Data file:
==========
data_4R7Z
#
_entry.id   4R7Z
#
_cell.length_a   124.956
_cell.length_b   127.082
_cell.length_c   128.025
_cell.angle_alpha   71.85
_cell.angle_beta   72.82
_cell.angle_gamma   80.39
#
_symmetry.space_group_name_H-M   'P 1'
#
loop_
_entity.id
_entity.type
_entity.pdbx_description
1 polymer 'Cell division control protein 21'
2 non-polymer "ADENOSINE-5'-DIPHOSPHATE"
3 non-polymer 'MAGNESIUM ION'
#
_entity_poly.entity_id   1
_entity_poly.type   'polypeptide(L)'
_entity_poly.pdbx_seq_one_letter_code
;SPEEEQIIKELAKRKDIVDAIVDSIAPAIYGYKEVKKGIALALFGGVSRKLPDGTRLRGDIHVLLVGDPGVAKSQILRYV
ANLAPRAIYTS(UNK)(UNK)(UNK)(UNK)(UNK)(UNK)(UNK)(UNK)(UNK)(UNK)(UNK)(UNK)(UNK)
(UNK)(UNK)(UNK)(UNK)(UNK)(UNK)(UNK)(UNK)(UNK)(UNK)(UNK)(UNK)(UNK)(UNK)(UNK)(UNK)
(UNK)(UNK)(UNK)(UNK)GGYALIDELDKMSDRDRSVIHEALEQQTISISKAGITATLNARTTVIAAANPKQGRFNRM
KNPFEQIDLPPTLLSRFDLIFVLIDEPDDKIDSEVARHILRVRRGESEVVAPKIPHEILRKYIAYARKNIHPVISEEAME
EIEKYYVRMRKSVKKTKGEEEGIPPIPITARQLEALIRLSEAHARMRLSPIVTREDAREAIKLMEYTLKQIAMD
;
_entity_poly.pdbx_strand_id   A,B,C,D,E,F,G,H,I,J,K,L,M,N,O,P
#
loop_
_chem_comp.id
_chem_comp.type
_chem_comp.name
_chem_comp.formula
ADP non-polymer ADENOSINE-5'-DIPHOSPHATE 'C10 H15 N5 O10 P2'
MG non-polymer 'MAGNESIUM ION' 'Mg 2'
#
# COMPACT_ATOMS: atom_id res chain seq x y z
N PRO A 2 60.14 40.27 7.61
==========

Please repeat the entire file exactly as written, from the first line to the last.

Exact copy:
data_4R7Z
#
_entry.id   4R7Z
#
_cell.length_a   124.956
_cell.length_b   127.082
_cell.length_c   128.025
_cell.angle_alpha   71.85
_cell.angle_beta   72.82
_cell.angle_gamma   80.39
#
_symmetry.space_group_name_H-M   'P 1'
#
loop_
_entity.id
_entity.type
_entity.pdbx_description
1 polymer 'Cell division control protein 21'
2 non-polymer "ADENOSINE-5'-DIPHOSPHATE"
3 non-polymer 'MAGNESIUM ION'
#
_entity_poly.entity_id   1
_entity_poly.type   'polypeptide(L)'
_entity_poly.pdbx_seq_one_letter_code
;SPEEEQIIKELAKRKDIVDAIVDSIAPAIYGYKEVKKGIALALFGGVSRKLPDGTRLRGDIHVLLVGDPGVAKSQILRYV
ANLAPRAIYTS(UNK)(UNK)(UNK)(UNK)(UNK)(UNK)(UNK)(UNK)(UNK)(UNK)(UNK)(UNK)(UNK)
(UNK)(UNK)(UNK)(UNK)(UNK)(UNK)(UNK)(UNK)(UNK)(UNK)(UNK)(UNK)(UNK)(UNK)(UNK)(UNK)
(UNK)(UNK)(UNK)(UNK)GGYALIDELDKMSDRDRSVIHEALEQQTISISKAGITATLNARTTVIAAANPKQGRFNRM
KNPFEQIDLPPTLLSRFDLIFVLIDEPDDKIDSEVARHILRVRRGESEVVAPKIPHEILRKYIAYARKNIHPVISEEAME
EIEKYYVRMRKSVKKTKGEEEGIPPIPITARQLEALIRLSEAHARMRLSPIVTREDAREAIKLMEYTLKQIAMD
;
_entity_poly.pdbx_strand_id   A,B,C,D,E,F,G,H,I,J,K,L,M,N,O,P
#
loop_
_chem_comp.id
_chem_comp.type
_chem_comp.name
_chem_comp.formula
ADP non-polymer ADENOSINE-5'-DIPHOSPHATE 'C10 H15 N5 O10 P2'
MG non-polymer 'MAGNESIUM ION' 'Mg 2'
#
# COMPACT_ATOMS: atom_id res chain seq x y z
N PRO A 2 60.14 40.27 7.61